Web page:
The other day, I received a random friend request on Facebook. The guy lives a few hours away, our mutual friends are exclusively female, and his cover photo is a pinup pic of Kate Upton. You know the type. The type that shoots you a “hey” or “wassup” every few days, despite your blatant attempts at ignoring him (does he really not get the concept of read receipts?). The motives of these guys are crystal clear: they’re out to find hookups, and fast.
Now I’m in a perfectly happy relationship, and I’m not afraid to let everyone in the world know that. But in my particular case, this creep continued pestering me about my love life, eventually asking if I would ever cheat on my boyfriend. He was trying to weasel an answer out of me that would quench his thirst.
That’s when I lost it. I threw my phone across the bed and screamed into my pillow, too furious to even think straight. How dare he label me as a potential cheater, when he knew nothing about me. How dare he assume that I would commit the ultimate act of betrayal against my partner. Eventually, I was able to calm down enough to explain to this guy that I loved my boyfriend and I could never dream of hurting him that way.
His response was simple and sickening all at once: “accidents happen.”
He’s right, accidents do happen. Like tripping over your cat and falling face first onto the kitchen floor. Or leaving your wallet at home and driving like a grandma to avoid cops on the way to work. These are mistakes that happen (and in my case, quite frequently).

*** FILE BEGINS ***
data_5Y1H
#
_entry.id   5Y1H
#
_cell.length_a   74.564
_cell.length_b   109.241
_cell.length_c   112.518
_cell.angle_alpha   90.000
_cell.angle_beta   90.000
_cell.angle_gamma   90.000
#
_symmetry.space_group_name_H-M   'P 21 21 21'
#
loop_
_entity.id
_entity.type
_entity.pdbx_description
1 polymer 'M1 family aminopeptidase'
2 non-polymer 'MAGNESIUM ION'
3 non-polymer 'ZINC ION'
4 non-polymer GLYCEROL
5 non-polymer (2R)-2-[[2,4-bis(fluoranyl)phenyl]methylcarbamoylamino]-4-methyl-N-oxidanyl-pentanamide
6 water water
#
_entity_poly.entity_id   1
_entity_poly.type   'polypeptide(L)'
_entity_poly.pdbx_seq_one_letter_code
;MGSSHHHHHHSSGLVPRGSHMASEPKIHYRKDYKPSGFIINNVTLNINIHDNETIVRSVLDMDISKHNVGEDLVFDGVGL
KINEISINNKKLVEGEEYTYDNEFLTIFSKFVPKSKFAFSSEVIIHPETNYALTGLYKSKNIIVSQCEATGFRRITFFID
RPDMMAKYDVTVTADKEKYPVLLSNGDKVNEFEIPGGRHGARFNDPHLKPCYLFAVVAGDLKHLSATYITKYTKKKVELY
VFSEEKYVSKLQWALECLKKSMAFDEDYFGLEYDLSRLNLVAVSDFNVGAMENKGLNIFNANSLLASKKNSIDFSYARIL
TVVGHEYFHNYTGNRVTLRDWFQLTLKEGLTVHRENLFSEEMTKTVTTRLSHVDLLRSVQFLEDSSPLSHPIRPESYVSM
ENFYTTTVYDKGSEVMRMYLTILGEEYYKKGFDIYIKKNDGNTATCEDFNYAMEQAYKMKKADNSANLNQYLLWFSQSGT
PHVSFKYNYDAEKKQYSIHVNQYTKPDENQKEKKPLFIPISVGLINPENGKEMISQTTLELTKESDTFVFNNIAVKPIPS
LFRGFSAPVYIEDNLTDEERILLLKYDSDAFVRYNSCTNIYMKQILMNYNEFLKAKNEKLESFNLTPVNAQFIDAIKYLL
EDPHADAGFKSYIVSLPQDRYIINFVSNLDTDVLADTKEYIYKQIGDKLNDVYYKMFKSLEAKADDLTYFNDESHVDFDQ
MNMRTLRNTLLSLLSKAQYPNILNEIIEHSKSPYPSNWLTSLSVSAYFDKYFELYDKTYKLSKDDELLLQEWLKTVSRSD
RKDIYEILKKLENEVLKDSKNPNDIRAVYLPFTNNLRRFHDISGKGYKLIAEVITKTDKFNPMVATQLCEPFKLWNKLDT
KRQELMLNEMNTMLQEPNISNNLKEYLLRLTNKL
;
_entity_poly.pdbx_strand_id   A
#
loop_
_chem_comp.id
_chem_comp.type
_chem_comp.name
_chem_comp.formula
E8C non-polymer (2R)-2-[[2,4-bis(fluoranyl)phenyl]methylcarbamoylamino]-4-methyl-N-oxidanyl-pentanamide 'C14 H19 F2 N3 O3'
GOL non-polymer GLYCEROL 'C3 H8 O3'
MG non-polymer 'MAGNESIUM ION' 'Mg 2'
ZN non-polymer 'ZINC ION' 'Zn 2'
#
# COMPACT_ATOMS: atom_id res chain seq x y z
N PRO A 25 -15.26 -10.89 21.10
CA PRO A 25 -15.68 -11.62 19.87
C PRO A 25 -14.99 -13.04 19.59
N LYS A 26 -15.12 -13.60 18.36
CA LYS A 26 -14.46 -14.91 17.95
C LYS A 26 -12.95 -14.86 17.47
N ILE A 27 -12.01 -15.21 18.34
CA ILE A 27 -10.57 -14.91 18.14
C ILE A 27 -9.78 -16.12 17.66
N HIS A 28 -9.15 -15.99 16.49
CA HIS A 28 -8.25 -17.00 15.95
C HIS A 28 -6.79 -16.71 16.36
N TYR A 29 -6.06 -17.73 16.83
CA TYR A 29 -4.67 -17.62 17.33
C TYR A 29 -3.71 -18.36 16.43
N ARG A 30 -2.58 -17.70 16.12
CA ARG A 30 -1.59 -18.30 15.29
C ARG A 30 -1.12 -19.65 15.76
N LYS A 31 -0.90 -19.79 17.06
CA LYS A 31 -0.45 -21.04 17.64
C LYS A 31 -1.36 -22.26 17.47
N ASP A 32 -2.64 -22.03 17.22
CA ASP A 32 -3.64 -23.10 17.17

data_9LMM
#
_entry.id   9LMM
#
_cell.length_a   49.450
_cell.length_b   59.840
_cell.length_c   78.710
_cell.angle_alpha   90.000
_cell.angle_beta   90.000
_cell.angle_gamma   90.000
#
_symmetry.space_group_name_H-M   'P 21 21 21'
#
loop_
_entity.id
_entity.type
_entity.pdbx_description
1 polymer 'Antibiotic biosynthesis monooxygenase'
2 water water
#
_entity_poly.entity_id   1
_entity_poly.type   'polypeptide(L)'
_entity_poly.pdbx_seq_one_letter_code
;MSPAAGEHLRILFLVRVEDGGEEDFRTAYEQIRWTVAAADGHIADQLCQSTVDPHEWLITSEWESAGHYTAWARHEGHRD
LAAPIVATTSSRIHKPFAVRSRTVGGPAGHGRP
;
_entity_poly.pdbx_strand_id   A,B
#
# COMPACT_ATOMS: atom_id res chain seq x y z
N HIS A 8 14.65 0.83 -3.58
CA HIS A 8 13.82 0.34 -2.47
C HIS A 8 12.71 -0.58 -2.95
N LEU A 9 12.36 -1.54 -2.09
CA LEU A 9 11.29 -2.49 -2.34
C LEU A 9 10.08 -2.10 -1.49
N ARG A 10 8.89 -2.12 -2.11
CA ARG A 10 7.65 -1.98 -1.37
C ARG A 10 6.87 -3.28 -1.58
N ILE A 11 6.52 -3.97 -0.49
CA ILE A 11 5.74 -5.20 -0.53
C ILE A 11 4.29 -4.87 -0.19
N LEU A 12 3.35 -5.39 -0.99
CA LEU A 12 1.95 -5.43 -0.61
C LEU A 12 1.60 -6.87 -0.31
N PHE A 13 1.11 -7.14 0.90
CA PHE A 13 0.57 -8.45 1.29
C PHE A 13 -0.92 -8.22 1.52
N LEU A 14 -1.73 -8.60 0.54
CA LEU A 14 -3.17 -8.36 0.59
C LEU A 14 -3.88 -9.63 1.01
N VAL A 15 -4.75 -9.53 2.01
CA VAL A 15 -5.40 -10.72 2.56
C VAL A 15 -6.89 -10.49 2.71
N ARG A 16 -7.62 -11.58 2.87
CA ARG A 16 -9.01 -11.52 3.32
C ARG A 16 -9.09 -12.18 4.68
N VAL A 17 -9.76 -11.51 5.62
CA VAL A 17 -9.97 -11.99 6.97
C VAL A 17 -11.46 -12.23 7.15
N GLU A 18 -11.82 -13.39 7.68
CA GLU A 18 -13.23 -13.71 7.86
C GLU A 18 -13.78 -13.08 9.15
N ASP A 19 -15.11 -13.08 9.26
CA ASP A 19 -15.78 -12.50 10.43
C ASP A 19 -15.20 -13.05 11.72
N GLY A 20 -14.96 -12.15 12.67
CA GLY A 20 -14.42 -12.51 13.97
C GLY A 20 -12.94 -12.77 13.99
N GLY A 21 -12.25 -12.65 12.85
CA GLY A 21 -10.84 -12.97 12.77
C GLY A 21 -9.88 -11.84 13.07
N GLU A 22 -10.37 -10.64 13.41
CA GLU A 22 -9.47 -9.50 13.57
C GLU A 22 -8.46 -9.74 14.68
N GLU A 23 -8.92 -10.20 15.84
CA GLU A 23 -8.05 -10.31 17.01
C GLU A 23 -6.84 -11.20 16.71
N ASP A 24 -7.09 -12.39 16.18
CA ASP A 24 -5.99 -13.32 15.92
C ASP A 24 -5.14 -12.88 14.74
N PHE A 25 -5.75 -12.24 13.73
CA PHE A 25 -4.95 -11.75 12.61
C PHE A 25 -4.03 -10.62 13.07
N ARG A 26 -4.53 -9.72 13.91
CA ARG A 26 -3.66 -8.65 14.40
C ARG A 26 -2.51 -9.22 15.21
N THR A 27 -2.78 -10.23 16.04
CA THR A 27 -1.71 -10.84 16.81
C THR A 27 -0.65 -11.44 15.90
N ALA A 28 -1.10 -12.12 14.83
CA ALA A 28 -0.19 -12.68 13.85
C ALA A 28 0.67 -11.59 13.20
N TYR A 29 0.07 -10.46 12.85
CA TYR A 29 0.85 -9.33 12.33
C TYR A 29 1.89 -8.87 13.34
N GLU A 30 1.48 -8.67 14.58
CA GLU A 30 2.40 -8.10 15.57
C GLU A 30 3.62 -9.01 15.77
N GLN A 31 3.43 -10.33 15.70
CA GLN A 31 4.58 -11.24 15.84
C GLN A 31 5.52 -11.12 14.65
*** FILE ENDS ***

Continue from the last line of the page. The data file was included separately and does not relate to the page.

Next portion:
But cheating is not an accident. Carrying on an emotional or sexual relationship behind the back of your significant other is a choice; a choice that was made, whether it was sober or drunk, just once or a million times.
It’s true that the definition of cheating is subjective. Some consider it to be simple flirting, while the limit isn’t set for others until sex comes into the picture. It varies with every relationship. But wherever the line is drawn between partners, it can be devastating when it is crossed.
When you’ve been cheated on, your entire sense of trust is broken. Your self-esteem plummets and sometimes you even blame yourself. You become guarded and it can be difficult to fully trust anyone again.
Cheating can really ruin a person.
So when you label cheating as an “accident”, it demeans the very person you cheated on. You make them feel as if they have no right to be upset, because “accidents” are so menial.
This mindset is disgusting. Cheating is in no way comparable to spilling wine on your bedspread. Instead of cataloging cheating as an accident, we need to see it for what it truly is: a mistake.
If you’ve cheated on a significant other, don’t underestimate the power of your mistake. Don’t trivialize your actions, and especially don’t perpetuate the delusion that cheating is as simple as forgetting to turn off the TV.
An accident is dropping your phone, not your pants.